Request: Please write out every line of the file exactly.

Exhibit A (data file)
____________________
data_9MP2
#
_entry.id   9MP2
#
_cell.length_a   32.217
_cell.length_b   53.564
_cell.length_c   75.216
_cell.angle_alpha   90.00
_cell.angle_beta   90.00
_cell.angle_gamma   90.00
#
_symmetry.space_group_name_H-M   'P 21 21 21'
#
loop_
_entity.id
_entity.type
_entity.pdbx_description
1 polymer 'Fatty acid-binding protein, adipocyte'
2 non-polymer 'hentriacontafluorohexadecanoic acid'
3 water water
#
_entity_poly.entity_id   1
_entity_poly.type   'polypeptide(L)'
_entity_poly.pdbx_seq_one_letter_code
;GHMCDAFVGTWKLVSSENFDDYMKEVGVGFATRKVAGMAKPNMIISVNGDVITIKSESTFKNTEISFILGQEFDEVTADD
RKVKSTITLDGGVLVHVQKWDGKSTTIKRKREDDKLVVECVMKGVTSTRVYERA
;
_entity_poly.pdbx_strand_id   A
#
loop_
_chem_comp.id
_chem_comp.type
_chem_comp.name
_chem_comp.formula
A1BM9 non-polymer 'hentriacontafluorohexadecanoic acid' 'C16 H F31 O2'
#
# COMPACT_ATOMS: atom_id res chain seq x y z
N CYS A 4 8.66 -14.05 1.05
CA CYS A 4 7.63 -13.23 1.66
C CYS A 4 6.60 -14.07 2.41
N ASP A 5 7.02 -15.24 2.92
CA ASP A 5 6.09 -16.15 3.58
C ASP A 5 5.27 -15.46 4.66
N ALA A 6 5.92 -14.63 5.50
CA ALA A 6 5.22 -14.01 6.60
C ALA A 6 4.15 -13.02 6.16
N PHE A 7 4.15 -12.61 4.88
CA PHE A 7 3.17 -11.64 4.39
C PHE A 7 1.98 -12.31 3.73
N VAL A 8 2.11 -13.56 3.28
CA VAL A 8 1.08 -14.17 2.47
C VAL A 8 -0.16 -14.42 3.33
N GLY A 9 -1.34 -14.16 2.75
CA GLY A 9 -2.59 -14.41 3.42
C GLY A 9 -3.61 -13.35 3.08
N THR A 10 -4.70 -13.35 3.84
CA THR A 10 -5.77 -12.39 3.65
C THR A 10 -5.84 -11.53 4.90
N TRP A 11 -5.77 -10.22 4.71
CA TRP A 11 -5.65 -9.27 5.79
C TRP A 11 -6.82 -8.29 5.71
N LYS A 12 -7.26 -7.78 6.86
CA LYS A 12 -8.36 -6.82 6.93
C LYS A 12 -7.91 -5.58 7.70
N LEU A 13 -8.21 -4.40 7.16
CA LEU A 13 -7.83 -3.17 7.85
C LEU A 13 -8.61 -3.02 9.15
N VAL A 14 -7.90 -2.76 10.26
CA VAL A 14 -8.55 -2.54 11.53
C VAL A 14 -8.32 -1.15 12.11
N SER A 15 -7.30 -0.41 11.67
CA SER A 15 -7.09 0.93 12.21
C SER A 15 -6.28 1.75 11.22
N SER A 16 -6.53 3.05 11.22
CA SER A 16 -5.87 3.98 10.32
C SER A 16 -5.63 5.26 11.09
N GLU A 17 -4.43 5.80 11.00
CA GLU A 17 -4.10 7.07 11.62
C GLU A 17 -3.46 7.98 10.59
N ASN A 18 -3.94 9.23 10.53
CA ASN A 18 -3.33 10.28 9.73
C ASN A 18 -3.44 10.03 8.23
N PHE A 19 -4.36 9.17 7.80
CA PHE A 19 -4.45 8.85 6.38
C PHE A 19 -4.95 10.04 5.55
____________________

data_9MP2
#
_entry.id   9MP2
#
_cell.length_a   32.217
_cell.length_b   53.564
_cell.length_c   75.216
_cell.angle_alpha   90.00
_cell.angle_beta   90.00
_cell.angle_gamma   90.00
#
_symmetry.space_group_name_H-M   'P 21 21 21'
#
loop_
_entity.id
_entity.type
_entity.pdbx_description
1 polymer 'Fatty acid-binding protein, adipocyte'
2 non-polymer 'hentriacontafluorohexadecanoic acid'
3 water water
#
_entity_poly.entity_id   1
_entity_poly.type   'polypeptide(L)'
_entity_poly.pdbx_seq_one_letter_code
;GHMCDAFVGTWKLVSSENFDDYMKEVGVGFATRKVAGMAKPNMIISVNGDVITIKSESTFKNTEISFILGQEFDEVTADD
RKVKSTITLDGGVLVHVQKWDGKSTTIKRKREDDKLVVECVMKGVTSTRVYERA
;
_entity_poly.pdbx_strand_id   A
#
loop_
_chem_comp.id
_chem_comp.type
_chem_comp.name
_chem_comp.formula
A1BM9 non-polymer 'hentriacontafluorohexadecanoic acid' 'C16 H F31 O2'
#
# COMPACT_ATOMS: atom_id res chain seq x y z
N CYS A 4 8.66 -14.05 1.05
CA CYS A 4 7.63 -13.23 1.66
C CYS A 4 6.60 -14.07 2.41
N ASP A 5 7.02 -15.24 2.92
CA ASP A 5 6.09 -16.15 3.58
C ASP A 5 5.27 -15.46 4.66
N ALA A 6 5.92 -14.63 5.50
CA ALA A 6 5.22 -14.01 6.60
C ALA A 6 4.15 -13.02 6.16
N PHE A 7 4.15 -12.61 4.88
CA PHE A 7 3.17 -11.64 4.39
C PHE A 7 1.98 -12.31 3.73
N VAL A 8 2.11 -13.56 3.28
CA VAL A 8 1.08 -14.17 2.47
C VAL A 8 -0.16 -14.42 3.33
N GLY A 9 -1.34 -14.16 2.75
CA GLY A 9 -2.59 -14.41 3.42
C GLY A 9 -3.61 -13.35 3.08
N THR A 10 -4.70 -13.35 3.84
CA THR A 10 -5.77 -12.39 3.65
C THR A 10 -5.84 -11.53 4.90
N TRP A 11 -5.77 -10.22 4.71
CA TRP A 11 -5.65 -9.27 5.79
C TRP A 11 -6.82 -8.29 5.71
N LYS A 12 -7.26 -7.78 6.86
CA LYS A 12 -8.36 -6.82 6.93
C LYS A 12 -7.91 -5.58 7.70
N LEU A 13 -8.21 -4.40 7.16
CA LEU A 13 -7.83 -3.17 7.85
C LEU A 13 -8.61 -3.02 9.15
N VAL A 14 -7.90 -2.76 10.26
CA VAL A 14 -8.55 -2.54 11.53
C VAL A 14 -8.32 -1.15 12.11
N SER A 15 -7.30 -0.41 11.67
CA SER A 15 -7.09 0.93 12.21
C SER A 15 -6.28 1.75 11.22
N SER A 16 -6.53 3.05 11.22
CA SER A 16 -5.87 3.98 10.32
C SER A 16 -5.63 5.26 11.09
N GLU A 17 -4.43 5.80 11.00
CA GLU A 17 -4.10 7.07 11.62
C GLU A 17 -3.46 7.98 10.59
N ASN A 18 -3.94 9.23 10.53
CA ASN A 18 -3.33 10.28 9.73
C ASN A 18 -3.44 10.03 8.23
N PHE A 19 -4.36 9.17 7.80
CA PHE A 19 -4.45 8.85 6.38
C PHE A 19 -4.95 10.04 5.55